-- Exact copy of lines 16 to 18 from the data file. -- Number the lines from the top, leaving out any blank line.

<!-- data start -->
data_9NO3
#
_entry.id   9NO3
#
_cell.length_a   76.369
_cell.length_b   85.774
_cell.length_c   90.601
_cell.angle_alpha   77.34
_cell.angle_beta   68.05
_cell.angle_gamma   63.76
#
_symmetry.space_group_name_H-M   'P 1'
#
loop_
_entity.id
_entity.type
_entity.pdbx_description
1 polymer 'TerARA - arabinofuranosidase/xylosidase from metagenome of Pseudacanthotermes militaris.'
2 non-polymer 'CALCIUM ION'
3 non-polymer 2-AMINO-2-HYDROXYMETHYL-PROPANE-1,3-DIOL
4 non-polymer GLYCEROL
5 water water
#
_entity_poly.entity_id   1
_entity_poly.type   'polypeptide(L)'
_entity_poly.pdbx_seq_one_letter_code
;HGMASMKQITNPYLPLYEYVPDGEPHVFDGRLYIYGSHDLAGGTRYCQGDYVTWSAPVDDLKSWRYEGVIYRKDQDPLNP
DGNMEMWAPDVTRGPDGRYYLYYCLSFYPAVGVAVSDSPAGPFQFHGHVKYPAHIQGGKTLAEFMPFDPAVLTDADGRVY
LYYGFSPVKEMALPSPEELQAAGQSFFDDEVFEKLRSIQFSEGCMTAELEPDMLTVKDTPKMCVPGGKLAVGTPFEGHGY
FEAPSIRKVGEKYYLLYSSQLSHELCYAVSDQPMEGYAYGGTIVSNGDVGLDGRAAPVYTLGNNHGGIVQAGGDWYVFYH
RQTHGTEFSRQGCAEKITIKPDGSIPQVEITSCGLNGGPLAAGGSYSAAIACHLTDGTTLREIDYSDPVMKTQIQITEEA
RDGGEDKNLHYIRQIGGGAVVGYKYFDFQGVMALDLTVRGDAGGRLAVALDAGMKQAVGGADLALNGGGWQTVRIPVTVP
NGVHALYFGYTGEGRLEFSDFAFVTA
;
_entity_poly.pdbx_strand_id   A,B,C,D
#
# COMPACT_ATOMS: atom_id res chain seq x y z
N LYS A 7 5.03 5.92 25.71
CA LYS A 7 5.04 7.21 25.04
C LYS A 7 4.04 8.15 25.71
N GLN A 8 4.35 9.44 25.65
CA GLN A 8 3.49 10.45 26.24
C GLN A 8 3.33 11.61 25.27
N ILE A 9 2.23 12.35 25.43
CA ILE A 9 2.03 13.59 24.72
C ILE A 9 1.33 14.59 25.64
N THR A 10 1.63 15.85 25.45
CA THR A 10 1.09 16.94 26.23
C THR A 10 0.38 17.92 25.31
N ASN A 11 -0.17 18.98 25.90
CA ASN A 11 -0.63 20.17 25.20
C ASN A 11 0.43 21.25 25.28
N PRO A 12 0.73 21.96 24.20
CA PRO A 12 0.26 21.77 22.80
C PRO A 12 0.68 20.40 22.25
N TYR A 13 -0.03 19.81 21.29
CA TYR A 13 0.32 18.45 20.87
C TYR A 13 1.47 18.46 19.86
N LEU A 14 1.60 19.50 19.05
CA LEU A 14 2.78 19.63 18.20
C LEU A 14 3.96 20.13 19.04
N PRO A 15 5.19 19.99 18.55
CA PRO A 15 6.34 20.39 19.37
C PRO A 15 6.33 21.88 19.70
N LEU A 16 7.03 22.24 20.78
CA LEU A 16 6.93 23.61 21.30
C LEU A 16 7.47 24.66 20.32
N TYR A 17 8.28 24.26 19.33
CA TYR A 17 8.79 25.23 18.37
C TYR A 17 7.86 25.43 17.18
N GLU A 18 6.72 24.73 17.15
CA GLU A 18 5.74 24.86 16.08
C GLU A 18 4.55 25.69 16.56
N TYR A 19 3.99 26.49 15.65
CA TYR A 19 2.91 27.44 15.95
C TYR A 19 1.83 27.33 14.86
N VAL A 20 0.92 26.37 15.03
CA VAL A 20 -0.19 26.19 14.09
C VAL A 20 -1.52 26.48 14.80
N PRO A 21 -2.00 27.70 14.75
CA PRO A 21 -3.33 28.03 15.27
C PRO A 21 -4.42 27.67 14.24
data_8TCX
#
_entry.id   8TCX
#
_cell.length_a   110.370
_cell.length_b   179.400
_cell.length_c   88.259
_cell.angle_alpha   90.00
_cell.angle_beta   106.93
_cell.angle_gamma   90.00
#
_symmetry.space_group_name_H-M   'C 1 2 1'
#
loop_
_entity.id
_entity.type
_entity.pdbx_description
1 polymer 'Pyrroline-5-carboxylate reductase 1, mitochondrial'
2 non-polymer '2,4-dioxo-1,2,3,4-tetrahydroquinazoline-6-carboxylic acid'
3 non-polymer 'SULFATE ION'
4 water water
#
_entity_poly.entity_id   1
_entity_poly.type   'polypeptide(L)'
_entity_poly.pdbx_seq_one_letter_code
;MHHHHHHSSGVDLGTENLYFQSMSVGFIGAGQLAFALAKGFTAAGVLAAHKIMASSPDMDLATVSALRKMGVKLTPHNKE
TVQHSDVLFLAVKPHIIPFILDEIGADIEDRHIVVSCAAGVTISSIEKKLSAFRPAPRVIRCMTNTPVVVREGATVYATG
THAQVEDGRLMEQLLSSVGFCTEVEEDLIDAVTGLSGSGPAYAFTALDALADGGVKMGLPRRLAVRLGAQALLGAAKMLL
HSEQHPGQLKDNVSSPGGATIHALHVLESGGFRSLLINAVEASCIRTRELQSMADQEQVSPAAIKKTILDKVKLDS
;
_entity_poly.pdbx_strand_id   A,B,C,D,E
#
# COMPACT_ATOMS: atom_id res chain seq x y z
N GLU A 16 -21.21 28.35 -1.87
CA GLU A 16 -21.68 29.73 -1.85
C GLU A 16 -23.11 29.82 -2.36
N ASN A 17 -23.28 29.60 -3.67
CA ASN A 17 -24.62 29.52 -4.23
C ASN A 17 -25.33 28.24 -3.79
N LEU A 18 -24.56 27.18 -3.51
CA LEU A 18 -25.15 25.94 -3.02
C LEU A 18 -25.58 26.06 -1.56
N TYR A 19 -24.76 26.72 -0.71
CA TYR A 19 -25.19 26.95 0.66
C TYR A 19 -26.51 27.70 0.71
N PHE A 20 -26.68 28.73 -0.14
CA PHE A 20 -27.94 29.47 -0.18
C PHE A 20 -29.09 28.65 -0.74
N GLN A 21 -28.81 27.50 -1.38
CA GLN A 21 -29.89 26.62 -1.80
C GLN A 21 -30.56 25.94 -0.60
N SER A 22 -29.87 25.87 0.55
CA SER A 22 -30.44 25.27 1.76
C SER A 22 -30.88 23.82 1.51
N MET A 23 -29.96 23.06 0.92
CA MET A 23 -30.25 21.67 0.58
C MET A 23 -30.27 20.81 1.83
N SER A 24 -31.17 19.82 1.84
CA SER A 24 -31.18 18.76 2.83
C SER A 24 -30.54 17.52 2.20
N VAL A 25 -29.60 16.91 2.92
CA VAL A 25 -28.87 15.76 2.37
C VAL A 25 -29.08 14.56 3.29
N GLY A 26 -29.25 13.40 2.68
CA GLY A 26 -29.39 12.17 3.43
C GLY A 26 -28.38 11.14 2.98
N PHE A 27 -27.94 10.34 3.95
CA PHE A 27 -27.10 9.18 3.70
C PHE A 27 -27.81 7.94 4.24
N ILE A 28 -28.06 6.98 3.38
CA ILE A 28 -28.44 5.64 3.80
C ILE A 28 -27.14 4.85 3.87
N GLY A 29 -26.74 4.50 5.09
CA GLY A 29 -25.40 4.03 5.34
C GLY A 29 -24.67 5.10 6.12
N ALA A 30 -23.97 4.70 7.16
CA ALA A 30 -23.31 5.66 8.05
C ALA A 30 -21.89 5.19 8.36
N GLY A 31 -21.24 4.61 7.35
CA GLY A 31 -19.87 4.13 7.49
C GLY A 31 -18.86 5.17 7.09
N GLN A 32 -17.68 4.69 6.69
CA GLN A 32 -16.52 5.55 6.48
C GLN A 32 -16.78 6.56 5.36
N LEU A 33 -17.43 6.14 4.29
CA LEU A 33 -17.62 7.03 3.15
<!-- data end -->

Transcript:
_entity.type
_entity.pdbx_description
1 polymer 'TerARA - arabinofuranosidase/xylosidase from metagenome of Pseudacanthotermes militaris.'